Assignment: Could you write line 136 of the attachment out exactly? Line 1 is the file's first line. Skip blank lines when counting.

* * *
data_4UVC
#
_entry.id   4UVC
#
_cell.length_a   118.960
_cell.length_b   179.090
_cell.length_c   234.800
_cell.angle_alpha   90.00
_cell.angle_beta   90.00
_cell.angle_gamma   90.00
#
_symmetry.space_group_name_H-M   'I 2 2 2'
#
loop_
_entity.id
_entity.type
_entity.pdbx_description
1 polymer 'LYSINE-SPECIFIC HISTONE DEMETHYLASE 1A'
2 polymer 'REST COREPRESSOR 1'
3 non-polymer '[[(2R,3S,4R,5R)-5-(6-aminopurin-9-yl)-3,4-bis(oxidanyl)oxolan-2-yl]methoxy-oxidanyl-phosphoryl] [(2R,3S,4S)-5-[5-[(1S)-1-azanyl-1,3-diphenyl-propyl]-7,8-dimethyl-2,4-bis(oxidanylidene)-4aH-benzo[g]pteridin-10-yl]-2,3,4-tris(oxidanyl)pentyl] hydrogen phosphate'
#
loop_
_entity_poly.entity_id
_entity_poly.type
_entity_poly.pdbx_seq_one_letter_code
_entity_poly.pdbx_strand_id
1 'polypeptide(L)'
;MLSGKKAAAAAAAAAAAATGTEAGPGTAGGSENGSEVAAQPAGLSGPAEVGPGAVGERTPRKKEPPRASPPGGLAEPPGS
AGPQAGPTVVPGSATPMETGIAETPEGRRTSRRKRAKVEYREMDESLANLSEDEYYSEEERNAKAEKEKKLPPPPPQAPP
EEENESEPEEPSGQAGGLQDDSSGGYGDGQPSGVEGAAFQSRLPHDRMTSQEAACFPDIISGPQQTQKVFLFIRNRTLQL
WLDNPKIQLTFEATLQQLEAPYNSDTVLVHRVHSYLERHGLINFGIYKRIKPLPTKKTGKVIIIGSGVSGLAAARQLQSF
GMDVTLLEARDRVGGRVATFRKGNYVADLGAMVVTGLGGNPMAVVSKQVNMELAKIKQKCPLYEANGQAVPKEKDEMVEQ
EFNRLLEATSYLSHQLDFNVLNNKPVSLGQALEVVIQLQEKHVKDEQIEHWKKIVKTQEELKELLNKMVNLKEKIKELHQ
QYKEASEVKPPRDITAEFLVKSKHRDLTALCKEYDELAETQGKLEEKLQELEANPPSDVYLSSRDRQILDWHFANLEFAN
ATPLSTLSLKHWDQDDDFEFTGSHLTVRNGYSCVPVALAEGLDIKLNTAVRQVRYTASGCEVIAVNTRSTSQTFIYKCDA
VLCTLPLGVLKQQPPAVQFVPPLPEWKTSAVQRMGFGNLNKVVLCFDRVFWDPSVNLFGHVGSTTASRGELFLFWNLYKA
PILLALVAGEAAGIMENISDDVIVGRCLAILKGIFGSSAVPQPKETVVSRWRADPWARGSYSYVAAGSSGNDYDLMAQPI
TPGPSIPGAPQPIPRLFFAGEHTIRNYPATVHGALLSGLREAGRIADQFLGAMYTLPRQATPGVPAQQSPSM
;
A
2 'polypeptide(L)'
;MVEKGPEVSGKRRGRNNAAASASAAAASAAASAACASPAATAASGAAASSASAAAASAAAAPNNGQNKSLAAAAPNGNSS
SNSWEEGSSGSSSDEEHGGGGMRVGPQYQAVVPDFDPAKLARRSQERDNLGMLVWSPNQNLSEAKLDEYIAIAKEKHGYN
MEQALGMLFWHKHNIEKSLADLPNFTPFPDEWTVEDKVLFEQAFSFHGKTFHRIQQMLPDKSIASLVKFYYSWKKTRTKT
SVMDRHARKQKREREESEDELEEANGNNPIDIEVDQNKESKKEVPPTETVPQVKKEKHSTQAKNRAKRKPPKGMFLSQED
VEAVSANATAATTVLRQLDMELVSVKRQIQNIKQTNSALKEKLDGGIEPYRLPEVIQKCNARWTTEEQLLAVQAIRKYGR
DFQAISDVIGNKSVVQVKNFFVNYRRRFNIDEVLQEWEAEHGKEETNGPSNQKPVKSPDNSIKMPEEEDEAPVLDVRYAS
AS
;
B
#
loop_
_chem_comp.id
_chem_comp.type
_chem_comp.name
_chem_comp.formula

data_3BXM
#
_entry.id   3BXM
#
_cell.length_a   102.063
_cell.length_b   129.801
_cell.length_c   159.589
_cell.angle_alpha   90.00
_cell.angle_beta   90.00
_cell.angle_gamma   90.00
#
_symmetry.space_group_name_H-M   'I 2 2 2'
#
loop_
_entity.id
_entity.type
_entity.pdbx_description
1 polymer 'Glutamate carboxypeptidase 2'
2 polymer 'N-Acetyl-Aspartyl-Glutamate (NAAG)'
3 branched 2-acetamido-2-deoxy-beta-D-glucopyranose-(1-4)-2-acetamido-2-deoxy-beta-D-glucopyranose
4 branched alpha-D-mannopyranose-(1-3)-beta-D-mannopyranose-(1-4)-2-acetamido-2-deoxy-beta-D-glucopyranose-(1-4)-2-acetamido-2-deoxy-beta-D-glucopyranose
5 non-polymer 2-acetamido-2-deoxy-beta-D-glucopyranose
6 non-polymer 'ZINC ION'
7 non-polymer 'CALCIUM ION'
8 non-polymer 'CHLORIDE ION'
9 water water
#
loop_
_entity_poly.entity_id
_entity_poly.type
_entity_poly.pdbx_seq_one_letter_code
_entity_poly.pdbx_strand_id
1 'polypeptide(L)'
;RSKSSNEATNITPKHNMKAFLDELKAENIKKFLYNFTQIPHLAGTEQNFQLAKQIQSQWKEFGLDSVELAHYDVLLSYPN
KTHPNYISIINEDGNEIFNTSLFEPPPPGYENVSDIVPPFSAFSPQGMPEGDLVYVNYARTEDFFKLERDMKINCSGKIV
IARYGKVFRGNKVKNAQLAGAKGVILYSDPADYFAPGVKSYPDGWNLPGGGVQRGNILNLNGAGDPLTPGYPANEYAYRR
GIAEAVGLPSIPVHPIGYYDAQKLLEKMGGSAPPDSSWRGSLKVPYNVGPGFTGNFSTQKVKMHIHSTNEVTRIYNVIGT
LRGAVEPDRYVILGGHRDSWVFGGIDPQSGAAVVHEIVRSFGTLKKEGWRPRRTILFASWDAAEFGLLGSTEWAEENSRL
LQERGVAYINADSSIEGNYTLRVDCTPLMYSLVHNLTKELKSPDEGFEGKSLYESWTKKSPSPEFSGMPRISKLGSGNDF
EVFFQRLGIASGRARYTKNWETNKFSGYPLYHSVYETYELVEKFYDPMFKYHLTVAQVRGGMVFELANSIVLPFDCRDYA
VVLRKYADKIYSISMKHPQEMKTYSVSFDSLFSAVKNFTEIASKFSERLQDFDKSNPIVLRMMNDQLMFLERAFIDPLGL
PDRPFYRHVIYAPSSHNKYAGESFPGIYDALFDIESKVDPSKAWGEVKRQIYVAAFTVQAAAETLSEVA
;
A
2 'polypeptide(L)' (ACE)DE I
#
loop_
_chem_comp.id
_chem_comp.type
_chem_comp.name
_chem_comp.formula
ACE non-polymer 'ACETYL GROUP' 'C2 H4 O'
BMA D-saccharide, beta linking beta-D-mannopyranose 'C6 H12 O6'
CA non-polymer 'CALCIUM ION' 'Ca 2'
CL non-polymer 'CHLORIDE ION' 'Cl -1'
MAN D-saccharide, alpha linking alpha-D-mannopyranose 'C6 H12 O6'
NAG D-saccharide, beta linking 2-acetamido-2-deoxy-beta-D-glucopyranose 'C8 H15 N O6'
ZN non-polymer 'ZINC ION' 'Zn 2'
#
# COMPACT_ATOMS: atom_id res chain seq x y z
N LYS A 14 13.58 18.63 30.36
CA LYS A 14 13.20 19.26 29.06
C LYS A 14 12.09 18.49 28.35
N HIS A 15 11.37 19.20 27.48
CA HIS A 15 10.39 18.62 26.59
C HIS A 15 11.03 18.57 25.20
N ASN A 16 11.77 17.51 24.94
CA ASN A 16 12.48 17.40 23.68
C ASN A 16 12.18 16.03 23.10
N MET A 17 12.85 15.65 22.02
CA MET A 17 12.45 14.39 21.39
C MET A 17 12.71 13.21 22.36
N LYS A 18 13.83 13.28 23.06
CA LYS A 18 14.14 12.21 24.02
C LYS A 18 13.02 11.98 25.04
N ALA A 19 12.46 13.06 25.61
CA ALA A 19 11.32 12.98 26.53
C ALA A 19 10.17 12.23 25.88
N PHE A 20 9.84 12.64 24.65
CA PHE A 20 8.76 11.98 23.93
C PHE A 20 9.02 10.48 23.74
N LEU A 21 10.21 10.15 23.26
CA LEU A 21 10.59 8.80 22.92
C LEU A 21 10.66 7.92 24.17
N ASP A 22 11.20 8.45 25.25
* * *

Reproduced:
CA PHE A 20 8.76 11.98 23.93